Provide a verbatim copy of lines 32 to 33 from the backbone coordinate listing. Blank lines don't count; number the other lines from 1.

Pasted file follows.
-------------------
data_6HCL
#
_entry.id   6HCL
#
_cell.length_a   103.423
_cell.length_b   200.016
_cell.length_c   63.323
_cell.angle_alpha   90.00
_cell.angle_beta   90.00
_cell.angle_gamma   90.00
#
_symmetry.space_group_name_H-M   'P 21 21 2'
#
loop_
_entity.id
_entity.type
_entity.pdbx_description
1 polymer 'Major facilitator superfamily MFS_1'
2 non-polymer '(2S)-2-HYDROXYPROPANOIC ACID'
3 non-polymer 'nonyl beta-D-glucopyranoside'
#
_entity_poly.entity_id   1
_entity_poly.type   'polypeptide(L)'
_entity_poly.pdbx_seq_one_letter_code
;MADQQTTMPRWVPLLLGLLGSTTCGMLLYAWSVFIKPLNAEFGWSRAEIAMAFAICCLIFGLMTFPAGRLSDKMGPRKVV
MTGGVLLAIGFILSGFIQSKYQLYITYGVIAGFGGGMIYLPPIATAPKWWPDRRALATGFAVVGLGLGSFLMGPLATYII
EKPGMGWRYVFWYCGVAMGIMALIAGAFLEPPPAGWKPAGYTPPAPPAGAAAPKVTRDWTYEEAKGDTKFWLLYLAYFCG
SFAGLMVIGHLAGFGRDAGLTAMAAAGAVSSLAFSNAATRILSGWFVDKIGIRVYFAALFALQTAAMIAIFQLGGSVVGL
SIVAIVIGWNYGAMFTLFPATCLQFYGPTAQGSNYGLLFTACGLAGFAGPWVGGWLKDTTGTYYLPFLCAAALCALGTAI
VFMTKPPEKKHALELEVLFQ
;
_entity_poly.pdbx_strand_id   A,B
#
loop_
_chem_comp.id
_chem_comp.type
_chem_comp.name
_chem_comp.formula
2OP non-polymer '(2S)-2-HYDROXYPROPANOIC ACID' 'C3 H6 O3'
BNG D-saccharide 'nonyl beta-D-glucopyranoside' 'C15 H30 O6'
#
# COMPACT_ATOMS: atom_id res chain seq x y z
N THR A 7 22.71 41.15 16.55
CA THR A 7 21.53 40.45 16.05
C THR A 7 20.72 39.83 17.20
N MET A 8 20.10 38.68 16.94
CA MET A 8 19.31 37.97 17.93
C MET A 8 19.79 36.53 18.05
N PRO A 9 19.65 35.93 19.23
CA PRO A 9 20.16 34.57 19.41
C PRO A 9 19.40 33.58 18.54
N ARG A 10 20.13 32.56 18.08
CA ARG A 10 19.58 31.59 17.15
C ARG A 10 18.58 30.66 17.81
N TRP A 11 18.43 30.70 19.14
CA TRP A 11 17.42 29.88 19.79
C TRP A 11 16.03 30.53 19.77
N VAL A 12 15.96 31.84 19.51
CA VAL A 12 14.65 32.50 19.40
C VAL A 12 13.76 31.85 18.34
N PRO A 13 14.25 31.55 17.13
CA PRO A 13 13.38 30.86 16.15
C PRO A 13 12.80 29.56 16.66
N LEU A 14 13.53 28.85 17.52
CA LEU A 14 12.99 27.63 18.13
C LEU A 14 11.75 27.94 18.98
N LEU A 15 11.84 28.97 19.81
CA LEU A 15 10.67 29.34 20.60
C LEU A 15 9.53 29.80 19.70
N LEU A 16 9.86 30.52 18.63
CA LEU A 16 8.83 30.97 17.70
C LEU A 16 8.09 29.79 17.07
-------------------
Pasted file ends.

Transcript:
_entity_poly.pdbx_strand_id   A,B
#